Amazon the latest firm to offer big signing-on fees to logistics workers as drivers make hay

Thu 2 Sept 2021
Posted by: William Barns-Graham
Trade News

Amazon is hoping to embark on a hiring spree in the UK – despite there being an ongoing labour shortage in the country.

Around 55,000 jobs are up for grabs in tech and corporate roles around the world, with 9,000 in Europe. Despite leaving the EU, the UK is set to grab a disproportionate share with 2,000 opportunities.

Amazon is the world’s second largest private employer after Walmart, reports City AM. It employs 1.3 million people and hired 500,000 people last year alone.

Signing-on fees

The UK is one of Amazon’s biggest markets outside the US, worth £19.4bn last year and with 51.1% growth.

According to the Telegraph, the tech giant has been offering signing-on bonuses of £1,000 to new warehouse staff for roles that can be filled before 18 September.

According to CNBC, the retailer’s hiring strategy includes an online jobs fair on 15 September called ‘Amazon Career Day’. Last year’s event received 450,000 applications and more are expected this year.

More than lawyers

Amazon is not alone in offering large signing-on fees as a way of enticing high-in-demand workers.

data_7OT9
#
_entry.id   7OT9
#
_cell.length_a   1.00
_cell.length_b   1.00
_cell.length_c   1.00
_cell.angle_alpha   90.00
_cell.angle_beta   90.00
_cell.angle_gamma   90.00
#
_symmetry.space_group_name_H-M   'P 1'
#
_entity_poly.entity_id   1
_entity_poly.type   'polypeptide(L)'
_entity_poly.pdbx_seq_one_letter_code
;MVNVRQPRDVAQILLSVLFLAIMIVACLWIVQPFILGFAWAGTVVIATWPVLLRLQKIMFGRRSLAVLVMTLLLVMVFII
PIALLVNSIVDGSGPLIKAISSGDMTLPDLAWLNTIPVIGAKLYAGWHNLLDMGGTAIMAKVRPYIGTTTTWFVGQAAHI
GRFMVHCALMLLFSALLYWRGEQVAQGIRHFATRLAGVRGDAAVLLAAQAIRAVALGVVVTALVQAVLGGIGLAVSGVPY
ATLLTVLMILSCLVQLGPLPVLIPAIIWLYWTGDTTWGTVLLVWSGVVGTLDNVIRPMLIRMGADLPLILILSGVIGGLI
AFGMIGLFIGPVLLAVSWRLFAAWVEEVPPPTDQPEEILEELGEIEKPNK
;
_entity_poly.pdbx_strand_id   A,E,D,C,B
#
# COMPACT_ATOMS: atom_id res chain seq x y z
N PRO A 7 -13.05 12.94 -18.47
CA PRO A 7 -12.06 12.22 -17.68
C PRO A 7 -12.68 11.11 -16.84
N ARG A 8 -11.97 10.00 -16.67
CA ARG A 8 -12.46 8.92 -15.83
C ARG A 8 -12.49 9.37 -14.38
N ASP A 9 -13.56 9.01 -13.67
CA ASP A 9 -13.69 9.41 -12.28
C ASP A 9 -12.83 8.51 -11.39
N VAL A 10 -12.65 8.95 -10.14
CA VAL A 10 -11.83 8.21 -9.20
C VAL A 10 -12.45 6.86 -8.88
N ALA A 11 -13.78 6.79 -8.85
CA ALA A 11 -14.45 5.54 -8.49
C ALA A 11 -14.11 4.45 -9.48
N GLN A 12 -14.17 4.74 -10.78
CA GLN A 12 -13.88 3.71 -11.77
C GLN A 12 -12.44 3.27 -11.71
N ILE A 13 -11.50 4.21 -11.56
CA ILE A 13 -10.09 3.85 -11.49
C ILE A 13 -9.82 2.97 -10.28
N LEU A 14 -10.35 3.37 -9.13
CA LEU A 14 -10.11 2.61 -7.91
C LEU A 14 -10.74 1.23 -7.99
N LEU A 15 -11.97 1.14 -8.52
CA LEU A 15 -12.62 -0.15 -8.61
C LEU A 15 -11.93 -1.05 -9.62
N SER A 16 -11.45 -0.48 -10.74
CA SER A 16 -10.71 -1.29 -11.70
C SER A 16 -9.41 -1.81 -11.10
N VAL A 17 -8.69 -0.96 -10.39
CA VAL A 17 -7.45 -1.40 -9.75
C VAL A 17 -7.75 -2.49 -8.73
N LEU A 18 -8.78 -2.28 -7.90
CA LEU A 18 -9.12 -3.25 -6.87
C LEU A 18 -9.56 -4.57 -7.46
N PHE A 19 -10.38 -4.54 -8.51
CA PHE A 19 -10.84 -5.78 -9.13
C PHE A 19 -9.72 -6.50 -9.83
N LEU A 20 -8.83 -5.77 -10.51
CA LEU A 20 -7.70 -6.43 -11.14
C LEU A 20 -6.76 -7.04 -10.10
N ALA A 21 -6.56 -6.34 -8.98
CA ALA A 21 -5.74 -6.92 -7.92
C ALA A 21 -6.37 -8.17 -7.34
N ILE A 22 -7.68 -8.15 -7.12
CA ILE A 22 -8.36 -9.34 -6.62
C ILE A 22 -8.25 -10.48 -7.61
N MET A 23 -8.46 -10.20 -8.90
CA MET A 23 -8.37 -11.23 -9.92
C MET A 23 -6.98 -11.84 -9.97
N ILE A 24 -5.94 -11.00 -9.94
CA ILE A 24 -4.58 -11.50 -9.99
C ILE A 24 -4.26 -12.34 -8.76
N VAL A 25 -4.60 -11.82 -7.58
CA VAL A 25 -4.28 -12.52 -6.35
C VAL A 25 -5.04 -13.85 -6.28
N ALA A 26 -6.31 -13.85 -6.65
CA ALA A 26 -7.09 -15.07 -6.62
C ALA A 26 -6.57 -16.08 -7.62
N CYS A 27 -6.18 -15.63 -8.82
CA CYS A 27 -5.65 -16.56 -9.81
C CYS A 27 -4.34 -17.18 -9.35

The Daily Mail reports that Waitrose is offering lorry drivers salaries above £53,000, which is claims is more than lawyers and architects.

The salaries are more than what some Waitrose head office executives are paid, as the company tackles the nationwide shortage of drivers that is affecting its store deliveries.

The company is also offering £1,000 signing-on bonuses, according to the Times.

Driving life is hard

One lorry driver has told the BBC that he has received a 40% pay increase “overnight”.

However, despite now earning around £300 a day, he is leaving the industry in search of a better work-life balance.

Tom Reddy said his hourly rate jumped by £7 whereas in a normal year it may have crept up by about 20p.

Reddy said that rates had been low for 20-30 years and that recruitment was a problem due to long working hours and the tough conditions of life on the road.